“The reasoning behind creating these apps — and Facebook was the first of them — was, ‘How can we absorb as much of your time and conscious attention as possible? “ or left a comment on your photo, post or something else. Which in turn will make you post more content, for which you will get even more likes and comments, ”said Parker.

“It’s a closed chain of social validation. Exactly what a programmer like myself would come up with to exploit a vulnerability in human psychology. Inventors, creators—me, Mark Zuckerberg, Instagram’s Kevin Systrom, all of these people—are aware of this principle. And yet they created such a product.”

A month later, Parker was joined by another Facebook adversary, Chamath Palihapitiya, a former vice president of the company who was involved in increasing the number of users of the social network.

“The short-term closed loop feedback we create and actuated by dopamine destroys the normal functioning of society. There is no discussion to achieve mutual understanding, no interaction – there is misinformation, lies, – said Palihapitiya at a conference in Stanford, California. – And now it’s not about Russian propaganda. This is a global problem that destroys the basic principles of human communication. I can control my decision and that is to not use this crap. I can control the decisions of my kids, who aren’t allowed to use this shit either.”

Palihapitiya’s statements left Facebook so embarrassed that the company issued a press release acknowledging its past failures, a rare move from a company that, despite its mission to “bring people together,” is infamous for hushing up its shortcomings.

“When Chamath was at Facebook, we were focused on creating new social media experiences and growth around the world,” the spokeswoman said. “Facebook at that time was a different company than it is now. Along with this growth, we realized how much our responsibility has increased. We take our role very seriously and work hard to be better.”

A few days later, the site took a more interesting turn and published the results of a study stating that Facebook makes users feel bad, but only when they make few entries.

“In general, when people spend a lot of time passively absorbing information—reading but not interacting with others—they say they feel worse afterwards,” two Facebook researchers said in a review of existing work on the topic. On the other hand, “active interaction with people—especially messaging, recording, and commenting with close friends and remembering past interactions—is associated with improved well-being.”

How convenient.

According to Adam Alter, a psychologist and author of a study on technology addiction called Irresistible , the question of whether social media makes you happy or gloomy in the short term is almost irrelevant. The deeper question is whether you use them compulsively or even suffer from addiction.

“The concept of addiction is used more broadly and refers to more behavioral patterns than we think, and thus applies to more people,” says Alter. Nearly half of the adult population has at least one behavioral addiction. Few of us are addicted to any substance, but the fabric of today’s world is full of behavioral patterns that we find hard to resist, and many of us develop self-destructive addictions to habits that border on or become addictions.”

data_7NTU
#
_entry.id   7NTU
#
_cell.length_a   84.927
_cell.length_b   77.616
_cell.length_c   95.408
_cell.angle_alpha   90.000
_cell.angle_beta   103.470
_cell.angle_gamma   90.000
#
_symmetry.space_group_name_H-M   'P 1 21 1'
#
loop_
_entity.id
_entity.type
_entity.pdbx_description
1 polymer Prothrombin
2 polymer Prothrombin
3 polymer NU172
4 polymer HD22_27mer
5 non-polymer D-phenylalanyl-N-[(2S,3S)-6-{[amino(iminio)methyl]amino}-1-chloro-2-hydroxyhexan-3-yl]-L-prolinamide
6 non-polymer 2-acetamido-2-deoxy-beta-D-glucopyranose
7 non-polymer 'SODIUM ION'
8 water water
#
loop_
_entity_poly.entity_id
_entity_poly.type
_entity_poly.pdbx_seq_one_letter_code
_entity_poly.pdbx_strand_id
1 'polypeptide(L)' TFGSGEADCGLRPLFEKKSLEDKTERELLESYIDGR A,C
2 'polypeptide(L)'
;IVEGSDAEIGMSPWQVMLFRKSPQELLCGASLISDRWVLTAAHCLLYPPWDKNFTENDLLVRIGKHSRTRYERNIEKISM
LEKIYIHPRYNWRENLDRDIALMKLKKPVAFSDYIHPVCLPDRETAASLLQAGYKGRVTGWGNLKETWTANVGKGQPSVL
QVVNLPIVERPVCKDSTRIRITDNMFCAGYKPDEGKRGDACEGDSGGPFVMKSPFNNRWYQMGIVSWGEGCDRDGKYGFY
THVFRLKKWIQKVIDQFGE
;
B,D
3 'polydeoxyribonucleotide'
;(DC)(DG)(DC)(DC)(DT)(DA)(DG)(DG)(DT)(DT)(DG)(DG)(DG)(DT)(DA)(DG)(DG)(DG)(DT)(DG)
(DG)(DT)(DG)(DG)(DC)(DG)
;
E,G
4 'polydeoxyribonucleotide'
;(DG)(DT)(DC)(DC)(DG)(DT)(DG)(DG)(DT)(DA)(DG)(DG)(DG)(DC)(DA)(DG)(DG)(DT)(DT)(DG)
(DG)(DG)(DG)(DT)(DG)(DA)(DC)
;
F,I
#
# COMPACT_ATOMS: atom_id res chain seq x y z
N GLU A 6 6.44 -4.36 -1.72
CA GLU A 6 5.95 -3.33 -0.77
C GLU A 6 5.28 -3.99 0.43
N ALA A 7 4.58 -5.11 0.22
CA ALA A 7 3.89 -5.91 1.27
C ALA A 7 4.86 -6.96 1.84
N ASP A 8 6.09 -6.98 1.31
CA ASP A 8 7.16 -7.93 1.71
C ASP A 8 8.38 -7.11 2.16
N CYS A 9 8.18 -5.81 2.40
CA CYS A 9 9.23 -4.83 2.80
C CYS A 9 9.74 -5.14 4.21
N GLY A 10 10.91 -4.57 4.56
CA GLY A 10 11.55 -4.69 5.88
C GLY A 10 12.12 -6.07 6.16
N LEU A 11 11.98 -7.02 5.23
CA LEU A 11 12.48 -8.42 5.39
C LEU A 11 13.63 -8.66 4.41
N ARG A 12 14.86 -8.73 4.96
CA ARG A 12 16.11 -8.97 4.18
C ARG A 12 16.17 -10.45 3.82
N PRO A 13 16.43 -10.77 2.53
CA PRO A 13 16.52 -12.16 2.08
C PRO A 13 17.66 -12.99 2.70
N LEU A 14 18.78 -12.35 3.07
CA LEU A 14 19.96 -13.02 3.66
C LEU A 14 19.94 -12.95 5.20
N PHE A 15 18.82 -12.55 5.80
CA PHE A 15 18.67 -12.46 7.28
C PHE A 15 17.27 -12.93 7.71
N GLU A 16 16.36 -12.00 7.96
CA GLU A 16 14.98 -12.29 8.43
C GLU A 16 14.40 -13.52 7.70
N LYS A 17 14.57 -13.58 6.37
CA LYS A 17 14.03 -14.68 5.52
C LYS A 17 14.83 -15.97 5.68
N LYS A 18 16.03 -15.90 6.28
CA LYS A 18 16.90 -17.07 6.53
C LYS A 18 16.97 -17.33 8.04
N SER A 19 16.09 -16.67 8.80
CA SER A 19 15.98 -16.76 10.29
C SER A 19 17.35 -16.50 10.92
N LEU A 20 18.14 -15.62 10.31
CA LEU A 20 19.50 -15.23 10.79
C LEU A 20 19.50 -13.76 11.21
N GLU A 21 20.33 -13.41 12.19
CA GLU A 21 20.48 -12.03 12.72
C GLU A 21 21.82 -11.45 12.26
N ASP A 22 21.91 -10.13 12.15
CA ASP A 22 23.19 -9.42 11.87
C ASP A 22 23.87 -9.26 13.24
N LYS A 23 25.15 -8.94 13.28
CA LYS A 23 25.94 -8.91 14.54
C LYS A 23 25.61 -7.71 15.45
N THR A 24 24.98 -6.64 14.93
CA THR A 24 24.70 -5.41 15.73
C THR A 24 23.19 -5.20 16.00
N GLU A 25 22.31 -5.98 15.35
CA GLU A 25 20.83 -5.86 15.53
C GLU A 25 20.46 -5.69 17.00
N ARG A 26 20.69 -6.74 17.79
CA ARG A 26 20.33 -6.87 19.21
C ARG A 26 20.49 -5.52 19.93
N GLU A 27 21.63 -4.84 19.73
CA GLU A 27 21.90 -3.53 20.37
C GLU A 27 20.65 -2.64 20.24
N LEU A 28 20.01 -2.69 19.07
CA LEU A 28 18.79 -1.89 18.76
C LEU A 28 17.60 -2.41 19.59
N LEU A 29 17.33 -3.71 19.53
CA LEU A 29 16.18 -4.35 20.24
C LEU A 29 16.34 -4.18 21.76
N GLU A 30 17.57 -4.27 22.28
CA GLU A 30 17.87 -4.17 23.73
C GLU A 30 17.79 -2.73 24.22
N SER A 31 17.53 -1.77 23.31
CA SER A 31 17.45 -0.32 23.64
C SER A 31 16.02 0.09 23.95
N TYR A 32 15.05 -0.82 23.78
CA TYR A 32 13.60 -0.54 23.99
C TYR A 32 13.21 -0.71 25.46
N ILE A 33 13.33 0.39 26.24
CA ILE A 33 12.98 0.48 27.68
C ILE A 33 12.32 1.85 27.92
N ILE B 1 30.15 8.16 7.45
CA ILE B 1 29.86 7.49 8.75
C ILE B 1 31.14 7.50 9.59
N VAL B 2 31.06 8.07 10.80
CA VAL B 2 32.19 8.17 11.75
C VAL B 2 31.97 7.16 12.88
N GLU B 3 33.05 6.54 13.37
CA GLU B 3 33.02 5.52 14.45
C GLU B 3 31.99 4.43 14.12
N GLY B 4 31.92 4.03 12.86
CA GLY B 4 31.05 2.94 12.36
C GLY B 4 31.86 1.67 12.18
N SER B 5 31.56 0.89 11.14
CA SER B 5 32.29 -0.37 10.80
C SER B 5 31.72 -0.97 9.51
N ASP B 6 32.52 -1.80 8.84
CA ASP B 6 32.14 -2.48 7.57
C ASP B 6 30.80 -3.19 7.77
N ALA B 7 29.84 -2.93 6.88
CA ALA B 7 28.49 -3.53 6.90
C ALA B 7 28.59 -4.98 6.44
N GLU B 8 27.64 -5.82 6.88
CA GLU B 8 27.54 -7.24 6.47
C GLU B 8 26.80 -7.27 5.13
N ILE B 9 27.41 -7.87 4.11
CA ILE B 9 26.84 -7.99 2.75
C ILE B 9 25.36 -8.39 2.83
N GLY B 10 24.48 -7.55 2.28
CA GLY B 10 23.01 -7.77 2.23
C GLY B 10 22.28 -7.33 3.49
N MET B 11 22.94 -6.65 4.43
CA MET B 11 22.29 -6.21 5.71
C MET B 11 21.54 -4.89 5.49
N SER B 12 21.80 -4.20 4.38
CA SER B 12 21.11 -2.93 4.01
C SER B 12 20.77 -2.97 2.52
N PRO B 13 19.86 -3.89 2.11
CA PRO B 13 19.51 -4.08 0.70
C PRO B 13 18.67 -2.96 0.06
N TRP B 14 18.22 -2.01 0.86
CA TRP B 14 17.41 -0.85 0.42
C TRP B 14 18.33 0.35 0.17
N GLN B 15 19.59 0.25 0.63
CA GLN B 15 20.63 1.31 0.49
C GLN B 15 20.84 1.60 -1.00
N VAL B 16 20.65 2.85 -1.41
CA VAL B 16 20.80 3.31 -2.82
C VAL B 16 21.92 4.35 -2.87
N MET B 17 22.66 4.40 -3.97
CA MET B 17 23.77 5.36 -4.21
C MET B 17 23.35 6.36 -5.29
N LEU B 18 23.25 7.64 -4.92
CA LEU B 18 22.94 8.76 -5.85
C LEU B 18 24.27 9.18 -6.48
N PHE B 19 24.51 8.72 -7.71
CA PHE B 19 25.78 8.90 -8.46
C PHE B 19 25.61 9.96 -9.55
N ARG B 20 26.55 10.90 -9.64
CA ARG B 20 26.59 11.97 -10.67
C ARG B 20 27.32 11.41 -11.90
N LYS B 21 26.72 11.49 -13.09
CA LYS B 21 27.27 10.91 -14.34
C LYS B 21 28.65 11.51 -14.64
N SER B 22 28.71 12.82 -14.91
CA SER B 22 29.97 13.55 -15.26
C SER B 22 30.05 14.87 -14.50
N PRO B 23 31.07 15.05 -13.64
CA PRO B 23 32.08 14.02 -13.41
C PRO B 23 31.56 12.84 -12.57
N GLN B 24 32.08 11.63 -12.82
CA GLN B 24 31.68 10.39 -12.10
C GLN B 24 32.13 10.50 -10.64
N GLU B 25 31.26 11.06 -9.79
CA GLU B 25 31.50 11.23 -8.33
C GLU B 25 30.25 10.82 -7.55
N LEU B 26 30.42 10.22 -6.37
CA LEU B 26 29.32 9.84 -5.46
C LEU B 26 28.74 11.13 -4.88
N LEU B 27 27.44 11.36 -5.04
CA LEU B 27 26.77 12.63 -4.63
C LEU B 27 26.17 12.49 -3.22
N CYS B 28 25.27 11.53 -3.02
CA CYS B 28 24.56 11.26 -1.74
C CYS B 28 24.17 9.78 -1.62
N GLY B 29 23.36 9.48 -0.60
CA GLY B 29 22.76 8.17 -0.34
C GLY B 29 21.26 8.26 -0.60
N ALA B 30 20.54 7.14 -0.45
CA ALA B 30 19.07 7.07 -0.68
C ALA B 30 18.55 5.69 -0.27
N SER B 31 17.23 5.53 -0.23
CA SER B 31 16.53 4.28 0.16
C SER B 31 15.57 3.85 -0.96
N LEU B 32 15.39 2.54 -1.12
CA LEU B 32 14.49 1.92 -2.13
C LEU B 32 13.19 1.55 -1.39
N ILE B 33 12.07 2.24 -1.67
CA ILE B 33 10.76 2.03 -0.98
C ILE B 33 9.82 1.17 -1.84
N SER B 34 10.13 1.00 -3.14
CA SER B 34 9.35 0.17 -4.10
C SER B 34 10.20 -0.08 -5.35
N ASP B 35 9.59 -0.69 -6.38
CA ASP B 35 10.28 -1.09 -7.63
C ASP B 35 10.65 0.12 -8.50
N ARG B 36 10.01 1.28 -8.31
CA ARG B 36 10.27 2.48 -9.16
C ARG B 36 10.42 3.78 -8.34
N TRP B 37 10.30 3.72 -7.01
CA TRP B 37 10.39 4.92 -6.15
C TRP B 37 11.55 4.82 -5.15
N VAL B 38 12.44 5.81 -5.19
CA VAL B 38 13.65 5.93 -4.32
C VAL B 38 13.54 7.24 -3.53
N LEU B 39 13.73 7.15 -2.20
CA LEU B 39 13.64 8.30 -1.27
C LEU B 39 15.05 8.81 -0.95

Alter argues that these dependencies do not appear out of the blue. On the contrary, it is a direct result of the intent of companies like Facebook and Twitter to create “hooky” products that we want to come back to again and again.

“The companies that make these products, especially the very large technology corporations, are investing in them with the intention of hooking the audience. They do their best to ensure that we spend as much time as possible on their programs and applications, but they do not care at all about preserving our well-being. This is their key goal: it is not to create a product that will bring people pleasure, and therefore will be profitable; it’s about making a product that people can’t refuse and that’s why it will make a profit.

What Parker and Palihapitiya imply is that the companies they personally dealt with at the highest level in their formative days were built on the principle: “We must do everything in our power to crack human psychology, to understand what gets people involved, and use these techniques not to make them happier, but to maximize engagement.” And that’s exactly what they do,” says Alter.

Parker and Palihapitiya aren’t the only Silicon Valley residents to be outspoken about their concerns about the addictive nature of modern technology. As reported in October, an increasing number of programmers and engineers are leaving because of the negative consequences that their work entails. From Chris Marcellino, co-creator of Apple’s push notification system, to Lauren Britcher, who is currently building his home in New Jersey and previously came up with the “pull to refresh” action that turns many apps into miniature slot machines. Many UI developers have doubts.

Others realized the same thing, but decided to take advantage of this absurdity. For example, Los Angeles-based Dopamine Labs offers a service that personalizes “moments of joy” in applications where it is used. The company promises to its customers: “Your users will yearn for it. And they will miss you.”